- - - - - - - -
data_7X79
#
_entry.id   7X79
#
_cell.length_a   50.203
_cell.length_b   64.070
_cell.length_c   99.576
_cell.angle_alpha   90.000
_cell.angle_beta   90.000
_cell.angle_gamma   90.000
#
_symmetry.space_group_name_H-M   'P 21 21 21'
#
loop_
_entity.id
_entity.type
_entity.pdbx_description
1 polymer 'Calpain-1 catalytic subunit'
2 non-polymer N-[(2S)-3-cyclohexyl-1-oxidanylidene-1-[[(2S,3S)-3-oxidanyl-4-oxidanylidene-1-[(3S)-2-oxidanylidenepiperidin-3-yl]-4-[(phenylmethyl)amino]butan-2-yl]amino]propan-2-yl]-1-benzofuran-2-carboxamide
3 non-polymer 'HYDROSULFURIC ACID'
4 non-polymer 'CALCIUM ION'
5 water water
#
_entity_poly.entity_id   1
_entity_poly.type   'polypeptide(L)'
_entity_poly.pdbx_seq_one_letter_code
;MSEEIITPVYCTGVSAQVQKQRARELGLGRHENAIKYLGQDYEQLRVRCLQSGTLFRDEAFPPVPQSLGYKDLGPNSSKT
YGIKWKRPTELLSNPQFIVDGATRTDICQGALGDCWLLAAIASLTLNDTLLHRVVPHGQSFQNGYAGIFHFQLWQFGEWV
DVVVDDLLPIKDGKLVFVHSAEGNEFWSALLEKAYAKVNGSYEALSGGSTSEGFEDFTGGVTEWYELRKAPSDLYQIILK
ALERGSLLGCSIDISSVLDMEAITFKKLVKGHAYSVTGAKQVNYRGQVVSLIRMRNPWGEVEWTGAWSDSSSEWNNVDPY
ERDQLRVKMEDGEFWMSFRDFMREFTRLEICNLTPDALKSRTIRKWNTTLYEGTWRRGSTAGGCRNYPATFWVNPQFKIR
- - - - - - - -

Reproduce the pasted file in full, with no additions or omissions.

data_7X79
#
_entry.id   7X79
#
_cell.length_a   50.203
_cell.length_b   64.070
_cell.length_c   99.576
_cell.angle_alpha   90.000
_cell.angle_beta   90.000
_cell.angle_gamma   90.000
#
_symmetry.space_group_name_H-M   'P 21 21 21'
#
loop_
_entity.id
_entity.type
_entity.pdbx_description
1 polymer 'Calpain-1 catalytic subunit'
2 non-polymer N-[(2S)-3-cyclohexyl-1-oxidanylidene-1-[[(2S,3S)-3-oxidanyl-4-oxidanylidene-1-[(3S)-2-oxidanylidenepiperidin-3-yl]-4-[(phenylmethyl)amino]butan-2-yl]amino]propan-2-yl]-1-benzofuran-2-carboxamide
3 non-polymer 'HYDROSULFURIC ACID'
4 non-polymer 'CALCIUM ION'
5 water water
#
_entity_poly.entity_id   1
_entity_poly.type   'polypeptide(L)'
_entity_poly.pdbx_seq_one_letter_code
;MSEEIITPVYCTGVSAQVQKQRARELGLGRHENAIKYLGQDYEQLRVRCLQSGTLFRDEAFPPVPQSLGYKDLGPNSSKT
YGIKWKRPTELLSNPQFIVDGATRTDICQGALGDCWLLAAIASLTLNDTLLHRVVPHGQSFQNGYAGIFHFQLWQFGEWV
DVVVDDLLPIKDGKLVFVHSAEGNEFWSALLEKAYAKVNGSYEALSGGSTSEGFEDFTGGVTEWYELRKAPSDLYQIILK
ALERGSLLGCSIDISSVLDMEAITFKKLVKGHAYSVTGAKQVNYRGQVVSLIRMRNPWGEVEWTGAWSDSSSEWNNVDPY
ERDQLRVKMEDGEFWMSFRDFMREFTRLEICNLTPDALKSRTIRKWNTTLYEGTWRRGSTAGGCRNYPATFWVNPQFKIR